Leslie Fish's SONG OF THE UNWILLING BRIDE takes an outsider's point of view. (Unfortunately for this outsider, the Kirk/Spock relationship has been too much with her.) This elaborate poem postulates some new circumstances surrounding "Amok Time," and also provides certain (anatomical?) insights into Leslie's SHELTER and POSES.

LIEBESTOD by Ginna LaCroix deals, in a moving, poetic way, with ends and beginnings, death and love, and like NIGHT OF THE DRAGON, describes a possibility that is more than probable in the STAR TREK universe. "late, latest. too late ...?"

NIGHTJOURNEY by Susan K. James and Carol Frisbie is the longest story in THRUST. and possibly the most romantic; love gives both the means to survive a curtailed reality, and serves as its ultimate joy. NIGHTJOURNEY, while standing on its own, is an excerpt from an as yet unfinished novel, NIGHT VISIONS, to be published in the future by Pulsar Press (read Carol Frisbie).

ECHOES OF TWILIGHT by Ellen Kobrin and ECHOES OF DAWN by Susan K. James and Carol Frisbie is a two-part testimonial. It reveals, in personal, philosophical statements, the deepest underlying causes and feelings that make the Kirk/Spock relationship possible, meaningful and real.

It is not necessary here to mention all the outstanding poetry and artwork that comprise THRUST--they all speak for themselves and need no preface. The artwork itself illuminates and adds a valuable dimension to each of the written pieces, and the quality of the art is further pointed out by the innate difficulty attending illustration of such a demanding and sensitive theme. Additionally, there is a unity of theme that binds the singular pieces together; it is the reader's turn to read, react and, hopefully, enjoy. LoC's are welcomed at this end, and wi11 be forwarded to the authors/artists specified.

Contents

Gallery

Reactions and Reviews

See reactions and reviews for Beyond Setarcos.
See reactions and reviews for Hour of Lead.
See reactions and reviews for Song of the Unwilling Bride.
See reactions and reviews for Succubus, Incubus.
See reactions and reviews for Night of the Dragon.
See reactions and reviews for Echoes of Twilight.
See reactions and reviews for ...Echoes of Dawn.
See reactions and reviews for Liebestod.
See reactions and reviews for Stars Await.
See reactions and reviews for First Things.
See reactions and reviews for Day of Burning.
See reactions and reviews for Night Journey.
See reactions and reviews for Star Visions.
[comment on creating K/S art]: How can we devote such energy to a debate over the sexual prefer ences of fictional characters, and totally ignore the fellow human beings who created those wonderful characters? Doesn't anyone else care that maybe Bill Shatner and Leonard Nimoy may not like the idea of being depicted in homosexual acts? The printed page is faceless. The illos in Thrust are not. Kirk and Spock are two specific actors and no one else. I've heard K/S proponents say that Nimoy knows about K/S and doesn't mind. Just because he hasn't spoken out against K/S we should not assume approval. Paramount was sued because of their use of his face on that famous London billboard. If it is wrong for Paramount to use these men's faces for monetary gain, what makes it right for us as writers of Treklit to use their faces in any way we choose? [4]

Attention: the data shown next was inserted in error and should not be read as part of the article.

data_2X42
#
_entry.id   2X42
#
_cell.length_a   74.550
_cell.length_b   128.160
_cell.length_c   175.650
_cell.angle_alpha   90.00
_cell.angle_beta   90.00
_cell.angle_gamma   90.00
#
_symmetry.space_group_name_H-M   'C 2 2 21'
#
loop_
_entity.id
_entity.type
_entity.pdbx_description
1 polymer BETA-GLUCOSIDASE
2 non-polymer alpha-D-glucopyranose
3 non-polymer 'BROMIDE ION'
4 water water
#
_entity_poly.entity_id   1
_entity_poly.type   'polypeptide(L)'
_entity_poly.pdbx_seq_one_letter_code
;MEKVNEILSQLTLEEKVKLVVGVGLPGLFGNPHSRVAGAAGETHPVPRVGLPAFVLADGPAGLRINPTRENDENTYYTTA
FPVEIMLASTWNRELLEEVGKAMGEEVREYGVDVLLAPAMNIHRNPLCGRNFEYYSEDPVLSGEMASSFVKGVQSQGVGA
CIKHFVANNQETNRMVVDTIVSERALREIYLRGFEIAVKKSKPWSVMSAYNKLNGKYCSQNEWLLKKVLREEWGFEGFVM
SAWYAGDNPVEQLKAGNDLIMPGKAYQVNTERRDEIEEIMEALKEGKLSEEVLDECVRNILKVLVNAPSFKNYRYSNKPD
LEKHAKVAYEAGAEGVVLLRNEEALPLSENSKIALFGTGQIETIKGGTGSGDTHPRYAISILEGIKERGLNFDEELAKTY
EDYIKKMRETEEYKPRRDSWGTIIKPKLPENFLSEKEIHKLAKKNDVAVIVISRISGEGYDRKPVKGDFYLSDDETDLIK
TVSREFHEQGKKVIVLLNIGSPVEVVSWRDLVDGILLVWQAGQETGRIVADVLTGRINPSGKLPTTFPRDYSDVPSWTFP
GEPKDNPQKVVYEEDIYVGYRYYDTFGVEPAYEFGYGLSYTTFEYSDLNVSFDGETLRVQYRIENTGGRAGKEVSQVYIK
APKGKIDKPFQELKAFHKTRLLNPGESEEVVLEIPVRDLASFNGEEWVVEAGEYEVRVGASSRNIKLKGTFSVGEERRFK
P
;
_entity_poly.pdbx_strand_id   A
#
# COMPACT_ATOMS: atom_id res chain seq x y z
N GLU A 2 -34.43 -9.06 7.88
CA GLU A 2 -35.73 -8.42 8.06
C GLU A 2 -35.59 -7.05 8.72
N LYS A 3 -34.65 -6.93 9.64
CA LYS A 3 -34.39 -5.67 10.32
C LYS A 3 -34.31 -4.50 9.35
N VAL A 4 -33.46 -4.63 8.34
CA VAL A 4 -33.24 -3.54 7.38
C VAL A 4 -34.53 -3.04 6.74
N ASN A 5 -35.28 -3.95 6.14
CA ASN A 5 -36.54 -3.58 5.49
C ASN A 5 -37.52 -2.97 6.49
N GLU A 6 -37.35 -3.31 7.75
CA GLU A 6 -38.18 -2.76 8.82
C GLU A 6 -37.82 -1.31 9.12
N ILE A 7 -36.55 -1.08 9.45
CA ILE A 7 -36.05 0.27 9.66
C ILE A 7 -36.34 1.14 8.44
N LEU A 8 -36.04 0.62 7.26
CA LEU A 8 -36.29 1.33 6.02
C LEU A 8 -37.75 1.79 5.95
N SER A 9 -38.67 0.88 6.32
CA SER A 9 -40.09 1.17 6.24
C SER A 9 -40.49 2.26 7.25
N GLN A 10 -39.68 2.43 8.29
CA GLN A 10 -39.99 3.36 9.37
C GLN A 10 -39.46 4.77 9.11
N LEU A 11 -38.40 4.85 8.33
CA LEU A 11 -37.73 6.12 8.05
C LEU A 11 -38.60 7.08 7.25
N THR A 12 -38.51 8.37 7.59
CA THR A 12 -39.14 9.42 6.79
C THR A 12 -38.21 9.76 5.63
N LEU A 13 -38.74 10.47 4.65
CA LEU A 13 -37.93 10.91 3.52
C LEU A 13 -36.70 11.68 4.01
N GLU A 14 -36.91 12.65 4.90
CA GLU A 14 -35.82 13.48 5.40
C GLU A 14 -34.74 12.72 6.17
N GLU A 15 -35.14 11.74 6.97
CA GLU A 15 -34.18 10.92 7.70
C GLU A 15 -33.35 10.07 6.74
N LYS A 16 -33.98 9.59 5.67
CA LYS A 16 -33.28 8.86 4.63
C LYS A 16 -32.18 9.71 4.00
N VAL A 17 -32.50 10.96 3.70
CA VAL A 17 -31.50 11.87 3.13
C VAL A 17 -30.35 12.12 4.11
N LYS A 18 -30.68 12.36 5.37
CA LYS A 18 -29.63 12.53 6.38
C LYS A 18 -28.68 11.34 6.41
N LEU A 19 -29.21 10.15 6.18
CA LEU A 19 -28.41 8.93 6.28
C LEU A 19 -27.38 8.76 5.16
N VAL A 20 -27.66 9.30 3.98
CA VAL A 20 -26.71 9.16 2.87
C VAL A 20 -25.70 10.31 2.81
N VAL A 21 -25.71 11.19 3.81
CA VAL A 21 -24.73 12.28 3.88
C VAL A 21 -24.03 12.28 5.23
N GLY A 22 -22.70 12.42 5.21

[zine]: This zine is worth every penny of the high price, something completely new in ST fandom, a serious erotic zine narrowly focused so as to appeal only to devout K/S enthusiasts. There is no way for shocked folks who disapprove to lay violent hand on this zine, except knowingly. The proper way to review or read THRUST is with a sound track of Donna Sunnner's "Love to Love You, Baby" playing softly in the background--a chorus of sighs and moans and occasional whispers, sexily delivered. The zine is intentionally stimulating, with its gorgeous cover getting right down to business, and backed up by the many fine art selections throughout, notably those by Gayle F. This is not to say that the zine is pornographic in its presentations, not at all: there is good literary quality in the fiction, particularly in series stories by Jane Aumerle and Gayle F. "One Flesh", which begins Aumerle's group, will be printed in ISTARI AXANAR [5], which is in preparation. "Desert Heat", Gayle's lead-in to these, has been printed in SENSUOUS VULCAN. THRUST's other selections range from splendid ideas somewhat turgidly developed ("Nightjourney", by Susan James and Carol Frisbie, and the "The Stars Await", by Jane Firmstone) to mere delicious excuses for erotic descriptions ("Succubus, Incubus", by Maggie McClendon and "Hour of Lead", by Teri White). "On the Beach", by Carol Shuttleworth, falls somewhere in between, leaving the reader longing to read the story which must precede it and cover the bonding. "Nightjourney" also has a romantically satisfying ending, and I look forward very much to its inclusion in the novel NIGHT VISIONS. I had something of a problem coming to terms with the explicit violence in three of the Aumerle and Gayle F stories which I have singled out to commend, which does not make the theme any the less valid in homosexual life. "Day of Burning", by Aumerle, a superbly written pon farr story with underlying religious and alienation themes, is easier to accept because Spock cannot help the pain he causes. Even in "Night of the Dragon" , the punishment as a reaction to agony of waiting and fear of loss is certainly understandable. But Aumerle's "First Things", with its death-and-resurrection theme, is harder to justify on the surface, Vulcans being touch-telepaths, and Spock necessarily knowing Kirk's feelings and yet continuing. Still, violence between males has its place in homosexuality as just another facet in the spectrum considered by the fiction in THRUST, which ranges from schoolboy belly-to-belly rubbings through the most sophisticated contacts, surrounded by stories of all calibers. Added to these fables, speculations and emotional experiences is a suitable amount of excellent poetry, generally reflecting the mood of the" fiction. Ellen Kobrin's sly "View from the Bridge" represents the only intentional humor in the zine, and gets things off to a good start by explaining what Kirk means when he talks about going where no man has, preceding each episode. THRUST represents a fine first effort by editor Frisbie in a landmark zine, and I for one hope very much she will now start in on issue #2. [6]